Bnd said he hoped he would have the
opportunity to vote against the treaty
us a whole. Senator Smith, democrat.
vrizona, made an address in
of the league.
Treaty Consideration Rapid.
The foreign relations committee
made such progress today in its read
ing of the treaty text that members
thought it might be completed at one
more meeting. Adjournment was taken
until Monday, however, and It was de
cided that after the reading was com
pleted the document would be laid
.-rsiae ror a snort while to permit
tion on the Colombian treaty. The
eenate also adjourned until Mondav.
Tomorrow Chairman Lodge will see
secretary Lanslirg, and while the con
feronce primarily concerns the Colom
bian treaty, it is expected various mat
ters concerning the Versailles nego
tiations also will be discussed.
Senator Idgc did not call up today
his resolution asking the president to
transmit the French treaty, and it was
indicated that action on the measure
mi-rht not be pousht for the present
Notice also was taken at the White
House during the day of senate discus
sion of the defensive treaty with
France, which Senator Lodge and others
have charged the president is with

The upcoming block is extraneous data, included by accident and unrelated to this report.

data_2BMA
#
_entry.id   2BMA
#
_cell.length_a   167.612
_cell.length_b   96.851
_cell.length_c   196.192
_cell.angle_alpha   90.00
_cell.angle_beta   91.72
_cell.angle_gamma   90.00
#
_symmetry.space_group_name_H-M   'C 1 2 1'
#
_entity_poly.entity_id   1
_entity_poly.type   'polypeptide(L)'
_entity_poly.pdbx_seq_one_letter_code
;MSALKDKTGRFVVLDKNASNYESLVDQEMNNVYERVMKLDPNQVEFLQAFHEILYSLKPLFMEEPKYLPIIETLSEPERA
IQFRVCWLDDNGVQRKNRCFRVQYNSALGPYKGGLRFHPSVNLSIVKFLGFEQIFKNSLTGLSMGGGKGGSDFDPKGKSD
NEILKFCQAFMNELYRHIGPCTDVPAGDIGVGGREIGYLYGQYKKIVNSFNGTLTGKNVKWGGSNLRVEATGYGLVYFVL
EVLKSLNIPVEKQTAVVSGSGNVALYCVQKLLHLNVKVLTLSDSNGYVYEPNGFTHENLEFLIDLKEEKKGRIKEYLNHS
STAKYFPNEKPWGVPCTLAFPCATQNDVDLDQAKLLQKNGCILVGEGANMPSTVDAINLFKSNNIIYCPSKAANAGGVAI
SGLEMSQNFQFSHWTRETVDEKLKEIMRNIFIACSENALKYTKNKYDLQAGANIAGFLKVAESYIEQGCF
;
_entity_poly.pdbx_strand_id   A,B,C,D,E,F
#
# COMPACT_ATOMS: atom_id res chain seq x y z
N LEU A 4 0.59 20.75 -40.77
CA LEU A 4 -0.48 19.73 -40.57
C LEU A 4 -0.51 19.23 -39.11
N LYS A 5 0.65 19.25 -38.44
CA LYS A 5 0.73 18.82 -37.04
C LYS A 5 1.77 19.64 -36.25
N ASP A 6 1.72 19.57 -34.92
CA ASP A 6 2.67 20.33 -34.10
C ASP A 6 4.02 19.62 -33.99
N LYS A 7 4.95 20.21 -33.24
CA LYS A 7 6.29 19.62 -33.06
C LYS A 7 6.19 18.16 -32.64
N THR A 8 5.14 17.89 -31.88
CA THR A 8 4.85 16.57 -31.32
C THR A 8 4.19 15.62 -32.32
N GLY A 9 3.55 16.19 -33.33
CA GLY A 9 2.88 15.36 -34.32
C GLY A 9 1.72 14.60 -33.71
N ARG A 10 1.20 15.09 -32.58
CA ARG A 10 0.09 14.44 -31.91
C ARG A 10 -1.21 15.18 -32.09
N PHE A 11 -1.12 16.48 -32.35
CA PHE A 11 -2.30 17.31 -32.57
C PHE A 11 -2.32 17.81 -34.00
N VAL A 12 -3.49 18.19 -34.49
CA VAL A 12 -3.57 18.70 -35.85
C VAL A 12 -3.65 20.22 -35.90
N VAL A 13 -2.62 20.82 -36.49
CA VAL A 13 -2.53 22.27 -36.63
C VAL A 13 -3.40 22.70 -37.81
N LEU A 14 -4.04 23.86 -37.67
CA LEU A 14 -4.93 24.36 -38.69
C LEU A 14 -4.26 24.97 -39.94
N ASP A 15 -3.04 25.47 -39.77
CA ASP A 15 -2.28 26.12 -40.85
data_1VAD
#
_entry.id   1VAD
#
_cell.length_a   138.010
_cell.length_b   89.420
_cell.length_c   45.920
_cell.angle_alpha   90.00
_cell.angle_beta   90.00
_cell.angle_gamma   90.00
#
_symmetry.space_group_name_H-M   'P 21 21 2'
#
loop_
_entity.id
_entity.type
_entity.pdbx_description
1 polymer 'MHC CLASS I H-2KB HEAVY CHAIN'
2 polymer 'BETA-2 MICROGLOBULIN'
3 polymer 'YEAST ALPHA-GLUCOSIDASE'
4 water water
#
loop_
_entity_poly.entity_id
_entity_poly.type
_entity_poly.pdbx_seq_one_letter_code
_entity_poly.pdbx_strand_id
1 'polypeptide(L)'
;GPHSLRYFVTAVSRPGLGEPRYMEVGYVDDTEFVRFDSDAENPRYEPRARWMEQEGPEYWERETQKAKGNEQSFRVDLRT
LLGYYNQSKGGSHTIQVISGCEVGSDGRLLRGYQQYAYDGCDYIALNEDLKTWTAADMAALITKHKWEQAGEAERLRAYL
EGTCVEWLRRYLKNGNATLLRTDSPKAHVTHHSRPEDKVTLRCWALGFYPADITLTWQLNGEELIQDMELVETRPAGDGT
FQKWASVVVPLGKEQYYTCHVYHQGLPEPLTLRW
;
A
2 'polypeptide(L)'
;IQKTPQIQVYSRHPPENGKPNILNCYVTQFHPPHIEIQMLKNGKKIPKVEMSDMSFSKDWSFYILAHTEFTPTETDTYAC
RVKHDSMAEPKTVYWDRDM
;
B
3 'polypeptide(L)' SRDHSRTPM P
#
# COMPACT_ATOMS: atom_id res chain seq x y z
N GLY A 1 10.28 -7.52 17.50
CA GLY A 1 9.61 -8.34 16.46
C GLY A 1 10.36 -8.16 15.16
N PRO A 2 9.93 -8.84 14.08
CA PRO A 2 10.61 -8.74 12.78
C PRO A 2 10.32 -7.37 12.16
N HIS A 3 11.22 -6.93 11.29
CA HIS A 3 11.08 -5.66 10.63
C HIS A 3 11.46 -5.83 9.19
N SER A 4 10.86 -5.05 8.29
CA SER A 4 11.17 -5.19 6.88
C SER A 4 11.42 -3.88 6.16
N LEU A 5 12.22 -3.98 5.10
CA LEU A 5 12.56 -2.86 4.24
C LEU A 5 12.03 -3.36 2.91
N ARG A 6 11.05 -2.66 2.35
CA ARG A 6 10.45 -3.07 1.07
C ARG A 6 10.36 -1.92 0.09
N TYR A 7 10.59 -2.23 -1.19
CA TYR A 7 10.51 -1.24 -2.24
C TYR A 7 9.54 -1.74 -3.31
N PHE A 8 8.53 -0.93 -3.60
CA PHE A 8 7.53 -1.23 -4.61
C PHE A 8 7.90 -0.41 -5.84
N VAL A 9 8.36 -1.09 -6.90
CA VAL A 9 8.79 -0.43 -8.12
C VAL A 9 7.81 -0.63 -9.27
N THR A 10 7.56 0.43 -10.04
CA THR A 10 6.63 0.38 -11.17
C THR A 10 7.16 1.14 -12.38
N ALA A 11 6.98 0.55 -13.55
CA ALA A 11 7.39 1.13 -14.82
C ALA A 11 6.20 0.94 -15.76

holding from the senate in direct viola
tion of the treaty's own terms.
Without making any explanation
White House officials made it clear that
Air. Wilson has no intention of submit
ting the Franco-American agreement
for senate ratification until consider
ation of the treaty with Germany
well under way,
Frenco Treaty Later.
The president plans, it was stated, to
present the French treaty after his tour
of the country, which will not begin
until about August 10, and may con
tinue lor several weeks. In debate sen
ators have pointed out that published
texts of the document require that it
must be laid before the senate at the
"same lime" as the Versailles treaty,
winch was presented more than two
Weeks ago.
When the president presents the
treaty he evill accompany it with an
explanatory address to the senate. No
statement was made at the White
House with regard to the charges in
the senate that the president violated
a section of the treaty by not present
ing it simultaneously with the treaty
of Versailles.
The president paid an unexpected
call on Secretary Baker in the state,
war and navy building just before
noon. He did not communicate his
intention to White House attaches, and
crossed the street from the White
House unattended.
After conferring half an hour with
Sir. Baker, the president called on
fcrecretary Lansing, remaining about 10
minutes. He then returned to the
White House. There were no intima
tion as to what matters he had dis
cussed with the secretaries.
There seemed to be some doubt at
Minister of Justice Holds Dominion's
Rights' Are Threatened.
OTTAWA, July 25. Modification of
the league of nations covenant sug
gested by former President Taft of the
United States in a letter to Will H.
Hays, chairman of the republican na
tlonal committee, which would exclude
Canada and the British dominions